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Android Content Provider and Many-to-Many DB relationship

Posted by: admin June 15, 2020 Leave a comment

Questions:

I have a simple Notes app which is similar in functionality to the Android NotePad sample. One addition is that every note can have Tags. A Note can have several Tags and a Tag can belong to several Notes – thus making this a many-to-many relationship.

I have completed the DB Design using Foreign Keys and a Mapping Table. Now, I wish my app to plug into the Android Search Framework, which necessitates the use of a ContentProvider to expose my data.

Are there any best practices to be followed for this scenario? I did find a few related questions on SO, but most of them dealt with one-to-many relationships (this one for example). I did conclude from these questions that it is best to have a single ContentProvider per DB, and then use the Matcher concept to resolve multiple tables within the DB. That still leaves other questions open.

  1. Given a Note ID, I would like to return all the tags associated with that Note. How do I go about setting up the ContentUri for such a case? Neither of "content://myexample/note/#" and "content://myexample/tag/#" would serve the purpose.

  2. None of the 6 ContentProvider methods which I override would suit such a purpose, would they? I can of course, introduce a new method, but that would not be understood by the consumers of my ContentProvider.

Thanks in advance for your suggestions.

How to&Answers:

Yes you need to implement it using ContentProvider when you want to implement search.

You can use your existing content provider to retrieve the tags associated with a note.

you can define another URL say in the form “content://myexample/note/tag/#” to get all the tags associated with a particular node.

You will need to add another URI that has to be matched in your URI matcher.
say something like GET_NOTE_TAGS = 3;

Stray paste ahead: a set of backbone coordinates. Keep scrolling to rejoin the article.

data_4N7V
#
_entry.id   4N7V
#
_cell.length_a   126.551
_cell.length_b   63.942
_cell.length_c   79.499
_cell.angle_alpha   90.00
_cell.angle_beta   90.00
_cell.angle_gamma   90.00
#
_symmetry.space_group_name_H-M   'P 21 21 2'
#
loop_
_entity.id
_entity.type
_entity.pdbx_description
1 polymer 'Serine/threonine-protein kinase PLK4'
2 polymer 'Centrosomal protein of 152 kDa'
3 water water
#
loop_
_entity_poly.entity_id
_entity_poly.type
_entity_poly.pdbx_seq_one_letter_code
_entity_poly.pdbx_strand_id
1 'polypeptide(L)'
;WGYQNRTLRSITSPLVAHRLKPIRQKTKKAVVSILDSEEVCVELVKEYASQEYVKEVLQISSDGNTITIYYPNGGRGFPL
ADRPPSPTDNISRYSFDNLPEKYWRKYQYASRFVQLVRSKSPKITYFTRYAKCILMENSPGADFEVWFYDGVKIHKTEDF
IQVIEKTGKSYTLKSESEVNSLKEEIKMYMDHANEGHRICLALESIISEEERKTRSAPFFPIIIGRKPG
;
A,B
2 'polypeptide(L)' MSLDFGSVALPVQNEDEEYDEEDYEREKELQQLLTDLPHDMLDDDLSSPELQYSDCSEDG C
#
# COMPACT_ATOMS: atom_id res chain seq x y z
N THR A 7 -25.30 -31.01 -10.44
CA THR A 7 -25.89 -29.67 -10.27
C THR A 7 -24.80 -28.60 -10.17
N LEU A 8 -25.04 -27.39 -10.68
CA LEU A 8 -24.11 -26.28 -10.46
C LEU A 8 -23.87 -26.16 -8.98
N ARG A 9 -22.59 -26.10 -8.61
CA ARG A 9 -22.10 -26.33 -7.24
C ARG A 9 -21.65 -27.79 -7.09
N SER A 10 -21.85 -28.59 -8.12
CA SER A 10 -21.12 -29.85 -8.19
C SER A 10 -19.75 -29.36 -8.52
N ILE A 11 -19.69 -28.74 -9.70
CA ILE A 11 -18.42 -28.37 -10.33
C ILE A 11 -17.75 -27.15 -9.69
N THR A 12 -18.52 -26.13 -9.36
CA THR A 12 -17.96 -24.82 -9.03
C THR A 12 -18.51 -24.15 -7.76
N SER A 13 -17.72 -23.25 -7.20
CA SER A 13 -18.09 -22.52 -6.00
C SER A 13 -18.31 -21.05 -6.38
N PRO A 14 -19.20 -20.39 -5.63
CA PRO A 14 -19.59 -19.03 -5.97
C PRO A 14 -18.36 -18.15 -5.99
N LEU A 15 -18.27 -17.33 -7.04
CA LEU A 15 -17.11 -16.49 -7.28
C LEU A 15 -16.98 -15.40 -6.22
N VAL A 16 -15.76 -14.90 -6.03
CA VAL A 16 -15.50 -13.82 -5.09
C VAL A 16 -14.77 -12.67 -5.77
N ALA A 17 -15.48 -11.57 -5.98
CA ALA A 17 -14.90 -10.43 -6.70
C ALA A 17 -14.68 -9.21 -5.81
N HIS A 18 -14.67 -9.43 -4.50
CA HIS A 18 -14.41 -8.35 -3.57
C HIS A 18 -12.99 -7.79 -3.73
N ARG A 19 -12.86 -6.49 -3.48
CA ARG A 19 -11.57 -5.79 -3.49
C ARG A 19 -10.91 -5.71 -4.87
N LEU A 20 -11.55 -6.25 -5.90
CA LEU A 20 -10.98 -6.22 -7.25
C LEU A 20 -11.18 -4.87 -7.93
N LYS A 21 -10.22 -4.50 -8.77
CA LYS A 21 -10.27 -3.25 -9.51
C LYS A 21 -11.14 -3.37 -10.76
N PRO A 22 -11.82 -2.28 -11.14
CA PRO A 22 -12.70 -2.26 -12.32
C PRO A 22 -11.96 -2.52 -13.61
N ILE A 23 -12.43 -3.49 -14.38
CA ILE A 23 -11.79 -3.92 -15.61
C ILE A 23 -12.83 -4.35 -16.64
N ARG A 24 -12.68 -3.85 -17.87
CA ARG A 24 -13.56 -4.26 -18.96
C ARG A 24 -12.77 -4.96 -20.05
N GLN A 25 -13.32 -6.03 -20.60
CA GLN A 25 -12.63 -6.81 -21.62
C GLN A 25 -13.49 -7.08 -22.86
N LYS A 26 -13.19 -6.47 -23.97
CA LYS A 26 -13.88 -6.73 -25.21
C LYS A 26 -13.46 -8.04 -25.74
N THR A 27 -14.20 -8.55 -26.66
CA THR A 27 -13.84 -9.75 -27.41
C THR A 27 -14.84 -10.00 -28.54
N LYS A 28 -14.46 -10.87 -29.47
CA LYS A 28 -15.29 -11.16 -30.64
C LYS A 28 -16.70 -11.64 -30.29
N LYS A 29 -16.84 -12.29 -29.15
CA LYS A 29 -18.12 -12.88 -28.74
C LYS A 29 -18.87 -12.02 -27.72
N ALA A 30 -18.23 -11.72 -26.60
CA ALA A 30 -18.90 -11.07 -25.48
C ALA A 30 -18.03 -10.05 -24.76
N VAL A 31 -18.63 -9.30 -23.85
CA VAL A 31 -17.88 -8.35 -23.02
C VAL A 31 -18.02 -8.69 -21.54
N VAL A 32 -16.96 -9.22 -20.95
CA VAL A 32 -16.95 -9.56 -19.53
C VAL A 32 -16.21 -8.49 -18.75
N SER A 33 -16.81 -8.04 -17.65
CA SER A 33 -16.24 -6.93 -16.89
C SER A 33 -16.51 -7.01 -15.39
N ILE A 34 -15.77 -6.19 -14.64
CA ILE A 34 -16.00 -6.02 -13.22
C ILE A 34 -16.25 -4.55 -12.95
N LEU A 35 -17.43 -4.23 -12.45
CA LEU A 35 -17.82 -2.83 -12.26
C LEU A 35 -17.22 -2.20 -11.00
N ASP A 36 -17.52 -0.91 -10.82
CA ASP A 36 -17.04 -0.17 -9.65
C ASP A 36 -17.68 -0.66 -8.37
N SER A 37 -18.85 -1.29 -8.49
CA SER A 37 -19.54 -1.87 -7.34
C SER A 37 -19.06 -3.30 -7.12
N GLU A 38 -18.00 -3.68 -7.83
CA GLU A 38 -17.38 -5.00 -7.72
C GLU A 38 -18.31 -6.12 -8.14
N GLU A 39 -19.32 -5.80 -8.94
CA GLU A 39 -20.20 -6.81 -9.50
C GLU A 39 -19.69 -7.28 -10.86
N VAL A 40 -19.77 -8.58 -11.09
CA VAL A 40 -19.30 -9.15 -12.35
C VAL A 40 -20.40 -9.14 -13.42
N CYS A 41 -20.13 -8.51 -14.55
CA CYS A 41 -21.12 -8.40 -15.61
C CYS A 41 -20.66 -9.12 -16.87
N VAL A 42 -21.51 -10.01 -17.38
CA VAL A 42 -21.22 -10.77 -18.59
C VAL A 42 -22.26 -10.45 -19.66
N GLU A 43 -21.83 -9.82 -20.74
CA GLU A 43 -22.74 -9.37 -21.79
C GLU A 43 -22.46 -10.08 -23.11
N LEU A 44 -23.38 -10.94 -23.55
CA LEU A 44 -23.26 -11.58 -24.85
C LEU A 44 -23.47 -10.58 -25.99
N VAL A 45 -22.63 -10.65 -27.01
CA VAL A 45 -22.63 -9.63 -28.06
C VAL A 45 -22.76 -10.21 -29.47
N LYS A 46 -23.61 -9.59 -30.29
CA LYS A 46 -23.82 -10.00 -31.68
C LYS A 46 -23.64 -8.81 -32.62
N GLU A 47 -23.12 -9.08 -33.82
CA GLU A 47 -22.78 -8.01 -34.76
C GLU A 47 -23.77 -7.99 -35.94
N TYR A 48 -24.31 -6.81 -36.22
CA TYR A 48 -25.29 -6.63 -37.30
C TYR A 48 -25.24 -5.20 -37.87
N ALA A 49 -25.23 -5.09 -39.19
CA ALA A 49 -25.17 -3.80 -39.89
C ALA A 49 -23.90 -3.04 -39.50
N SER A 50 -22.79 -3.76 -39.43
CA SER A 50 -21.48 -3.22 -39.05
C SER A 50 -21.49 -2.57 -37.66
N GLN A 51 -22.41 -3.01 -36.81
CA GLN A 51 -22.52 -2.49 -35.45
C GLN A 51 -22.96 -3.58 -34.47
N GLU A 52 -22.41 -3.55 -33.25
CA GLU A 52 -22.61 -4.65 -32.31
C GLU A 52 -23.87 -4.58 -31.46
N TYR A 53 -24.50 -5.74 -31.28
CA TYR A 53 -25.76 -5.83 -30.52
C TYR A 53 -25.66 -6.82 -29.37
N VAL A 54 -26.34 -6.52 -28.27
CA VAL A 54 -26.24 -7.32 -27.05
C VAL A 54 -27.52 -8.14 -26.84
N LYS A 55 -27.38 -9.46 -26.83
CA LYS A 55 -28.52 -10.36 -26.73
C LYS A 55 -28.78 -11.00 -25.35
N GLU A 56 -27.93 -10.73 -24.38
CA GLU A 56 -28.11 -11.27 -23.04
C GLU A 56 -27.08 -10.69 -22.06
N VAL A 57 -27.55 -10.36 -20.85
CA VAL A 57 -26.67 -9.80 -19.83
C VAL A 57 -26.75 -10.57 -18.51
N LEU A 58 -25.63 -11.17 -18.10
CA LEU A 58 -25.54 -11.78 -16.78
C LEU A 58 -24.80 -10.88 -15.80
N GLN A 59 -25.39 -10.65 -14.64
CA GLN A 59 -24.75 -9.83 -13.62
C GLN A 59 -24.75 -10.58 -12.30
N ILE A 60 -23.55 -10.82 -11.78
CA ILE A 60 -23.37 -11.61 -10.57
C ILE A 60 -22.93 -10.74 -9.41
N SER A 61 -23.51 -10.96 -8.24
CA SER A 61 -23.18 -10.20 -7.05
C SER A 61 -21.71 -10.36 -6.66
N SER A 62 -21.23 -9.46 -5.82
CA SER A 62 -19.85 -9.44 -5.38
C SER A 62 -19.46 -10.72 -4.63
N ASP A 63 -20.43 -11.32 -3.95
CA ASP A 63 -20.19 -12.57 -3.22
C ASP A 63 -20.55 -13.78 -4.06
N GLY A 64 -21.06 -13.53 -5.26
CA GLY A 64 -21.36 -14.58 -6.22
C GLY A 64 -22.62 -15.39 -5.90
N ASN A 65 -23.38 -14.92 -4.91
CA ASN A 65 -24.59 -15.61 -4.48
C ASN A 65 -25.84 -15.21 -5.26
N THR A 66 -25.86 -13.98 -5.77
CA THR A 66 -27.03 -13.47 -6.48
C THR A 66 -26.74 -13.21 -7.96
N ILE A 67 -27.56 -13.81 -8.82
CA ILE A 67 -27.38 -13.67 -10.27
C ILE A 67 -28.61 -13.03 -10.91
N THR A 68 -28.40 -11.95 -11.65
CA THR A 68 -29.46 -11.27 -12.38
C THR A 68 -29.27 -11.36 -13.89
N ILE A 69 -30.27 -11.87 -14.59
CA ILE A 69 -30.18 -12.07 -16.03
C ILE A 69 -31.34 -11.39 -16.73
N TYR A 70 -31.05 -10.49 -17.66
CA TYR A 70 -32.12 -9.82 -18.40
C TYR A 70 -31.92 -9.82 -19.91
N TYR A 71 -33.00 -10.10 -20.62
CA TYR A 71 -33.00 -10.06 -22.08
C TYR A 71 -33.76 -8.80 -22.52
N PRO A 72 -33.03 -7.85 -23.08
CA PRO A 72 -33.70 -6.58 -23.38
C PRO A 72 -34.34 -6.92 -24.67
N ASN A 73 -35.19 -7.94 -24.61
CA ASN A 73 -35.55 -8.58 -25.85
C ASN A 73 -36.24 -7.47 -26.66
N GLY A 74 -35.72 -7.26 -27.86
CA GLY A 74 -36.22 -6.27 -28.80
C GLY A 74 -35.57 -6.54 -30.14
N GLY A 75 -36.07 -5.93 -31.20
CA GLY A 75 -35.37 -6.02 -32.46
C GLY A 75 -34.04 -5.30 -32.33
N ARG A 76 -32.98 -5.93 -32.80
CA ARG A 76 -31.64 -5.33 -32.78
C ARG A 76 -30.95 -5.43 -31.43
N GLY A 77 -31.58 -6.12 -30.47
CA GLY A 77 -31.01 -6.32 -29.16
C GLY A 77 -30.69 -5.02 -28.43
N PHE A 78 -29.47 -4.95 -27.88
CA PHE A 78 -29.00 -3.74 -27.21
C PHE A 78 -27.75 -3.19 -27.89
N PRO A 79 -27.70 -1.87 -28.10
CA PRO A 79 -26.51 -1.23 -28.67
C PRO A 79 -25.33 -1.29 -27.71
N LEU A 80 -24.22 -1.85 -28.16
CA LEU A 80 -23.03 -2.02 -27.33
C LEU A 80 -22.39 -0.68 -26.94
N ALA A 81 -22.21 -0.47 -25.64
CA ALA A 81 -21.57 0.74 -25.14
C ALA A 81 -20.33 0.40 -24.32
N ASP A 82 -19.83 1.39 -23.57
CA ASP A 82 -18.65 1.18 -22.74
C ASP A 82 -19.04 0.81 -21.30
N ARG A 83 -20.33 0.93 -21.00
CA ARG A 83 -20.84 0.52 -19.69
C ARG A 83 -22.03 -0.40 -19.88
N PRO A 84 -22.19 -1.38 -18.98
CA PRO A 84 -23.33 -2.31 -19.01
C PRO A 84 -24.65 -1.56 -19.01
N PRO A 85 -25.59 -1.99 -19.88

In the getType method of your ContentProvider, return the appropriate mime type. I would guess that this wil be the same as the mime type for tags, since you are returning the same tags.

Then in your query/update/delete/insert methods parse the incoming URI to match it with “content://myexample/note/tag/#”. Then implement your query appropriately on your database or your content and return the tags that you need to return.

The “content://myexample/note/tag/#” schema is just an example and you can use multiple URIs within the same ContentProvider.

You also stated that you have to join tables. that can be done using db.query and if it becomes complicated you may use rawqueries, to get the data as you need from the database.

Answer:

Now I find some cool stuff about the many-to-many entry relationship in Android ContentProvider. The answer comes from the Google I/O 2011 Offcial Android Client source code.For example, in the Google I/O app, there is a entry called Session and another entry is Speaker. One Session maybe have several Speaker and one Speaker will attend several Session.

So,let’s have a look about the google’s solution:

https://github.com/google/iosched/blob/2011/android/src/com/google/android/apps/iosched/provider/ScheduleProvider.java

https://github.com/google/iosched/blob/2011/android/src/com/google/android/apps/iosched/provider/ScheduleContract.java

https://github.com/google/iosched/blob/2011/android/src/com/google/android/apps/iosched/provider/ScheduleDatabase.java

Maybe this answer will help you guys.